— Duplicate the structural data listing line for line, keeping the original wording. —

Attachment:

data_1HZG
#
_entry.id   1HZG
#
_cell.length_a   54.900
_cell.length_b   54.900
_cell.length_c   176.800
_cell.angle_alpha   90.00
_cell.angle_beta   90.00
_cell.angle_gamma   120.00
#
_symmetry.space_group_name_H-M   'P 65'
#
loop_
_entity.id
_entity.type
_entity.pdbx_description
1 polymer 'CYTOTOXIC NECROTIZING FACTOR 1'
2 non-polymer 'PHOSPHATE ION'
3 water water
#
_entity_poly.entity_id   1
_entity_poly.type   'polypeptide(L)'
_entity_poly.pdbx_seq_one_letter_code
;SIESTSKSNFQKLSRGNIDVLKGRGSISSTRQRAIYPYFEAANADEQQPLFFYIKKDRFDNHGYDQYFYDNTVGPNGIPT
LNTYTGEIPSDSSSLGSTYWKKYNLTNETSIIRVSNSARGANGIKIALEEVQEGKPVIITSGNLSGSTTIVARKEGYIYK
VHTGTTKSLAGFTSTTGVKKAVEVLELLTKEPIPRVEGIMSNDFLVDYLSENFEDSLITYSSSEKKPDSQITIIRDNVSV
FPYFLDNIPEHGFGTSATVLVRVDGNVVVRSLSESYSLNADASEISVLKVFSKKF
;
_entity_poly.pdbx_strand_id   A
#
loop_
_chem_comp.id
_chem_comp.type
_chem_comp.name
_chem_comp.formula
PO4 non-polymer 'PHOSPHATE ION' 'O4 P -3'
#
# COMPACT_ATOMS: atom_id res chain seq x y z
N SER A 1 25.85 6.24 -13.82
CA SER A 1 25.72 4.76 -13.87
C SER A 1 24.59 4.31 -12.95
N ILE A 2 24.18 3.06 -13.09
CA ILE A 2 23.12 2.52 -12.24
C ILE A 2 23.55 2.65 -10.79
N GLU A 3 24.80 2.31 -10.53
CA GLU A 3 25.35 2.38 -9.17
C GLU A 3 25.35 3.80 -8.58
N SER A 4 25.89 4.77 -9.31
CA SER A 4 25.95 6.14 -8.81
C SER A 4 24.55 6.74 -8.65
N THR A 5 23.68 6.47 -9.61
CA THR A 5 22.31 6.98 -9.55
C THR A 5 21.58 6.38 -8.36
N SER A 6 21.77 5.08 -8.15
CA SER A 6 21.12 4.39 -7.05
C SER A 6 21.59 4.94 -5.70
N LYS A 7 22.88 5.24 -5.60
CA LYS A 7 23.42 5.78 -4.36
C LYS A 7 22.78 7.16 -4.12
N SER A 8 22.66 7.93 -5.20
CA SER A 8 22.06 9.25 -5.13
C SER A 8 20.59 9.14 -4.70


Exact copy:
data_1HZG
#
_entry.id   1HZG
#
_cell.length_a   54.900
_cell.length_b   54.900
_cell.length_c   176.800
_cell.angle_alpha   90.00
_cell.angle_beta   90.00
_cell.angle_gamma   120.00
#
_symmetry.space_group_name_H-M   'P 65'
#
loop_
_entity.id
_entity.type
_entity.pdbx_description
1 polymer 'CYTOTOXIC NECROTIZING FACTOR 1'
2 non-polymer 'PHOSPHATE ION'
3 water water
#
_entity_poly.entity_id   1
_entity_poly.type   'polypeptide(L)'
_entity_poly.pdbx_seq_one_letter_code
;SIESTSKSNFQKLSRGNIDVLKGRGSISSTRQRAIYPYFEAANADEQQPLFFYIKKDRFDNHGYDQYFYDNTVGPNGIPT
LNTYTGEIPSDSSSLGSTYWKKYNLTNETSIIRVSNSARGANGIKIALEEVQEGKPVIITSGNLSGSTTIVARKEGYIYK
VHTGTTKSLAGFTSTTGVKKAVEVLELLTKEPIPRVEGIMSNDFLVDYLSENFEDSLITYSSSEKKPDSQITIIRDNVSV
FPYFLDNIPEHGFGTSATVLVRVDGNVVVRSLSESYSLNADASEISVLKVFSKKF
;
_entity_poly.pdbx_strand_id   A
#
loop_
_chem_comp.id
_chem_comp.type
_chem_comp.name
_chem_comp.formula
PO4 non-polymer 'PHOSPHATE ION' 'O4 P -3'
#
# COMPACT_ATOMS: atom_id res chain seq x y z
N SER A 1 25.85 6.24 -13.82
CA SER A 1 25.72 4.76 -13.87
C SER A 1 24.59 4.31 -12.95
N ILE A 2 24.18 3.06 -13.09
CA ILE A 2 23.12 2.52 -12.24
C ILE A 2 23.55 2.65 -10.79
N GLU A 3 24.80 2.31 -10.53
CA GLU A 3 25.35 2.38 -9.17
C GLU A 3 25.35 3.80 -8.58
N SER A 4 25.89 4.77 -9.31
CA SER A 4 25.95 6.14 -8.81
C SER A 4 24.55 6.74 -8.65
N THR A 5 23.68 6.47 -9.61
CA THR A 5 22.31 6.98 -9.55
C THR A 5 21.58 6.38 -8.36
N SER A 6 21.77 5.08 -8.15
CA SER A 6 21.12 4.39 -7.05
C SER A 6 21.59 4.94 -5.70
N LYS A 7 22.88 5.24 -5.60
CA LYS A 7 23.42 5.78 -4.36
C LYS A 7 22.78 7.16 -4.12
N SER A 8 22.66 7.93 -5.20
CA SER A 8 22.06 9.25 -5.13
C SER A 8 20.59 9.14 -4.70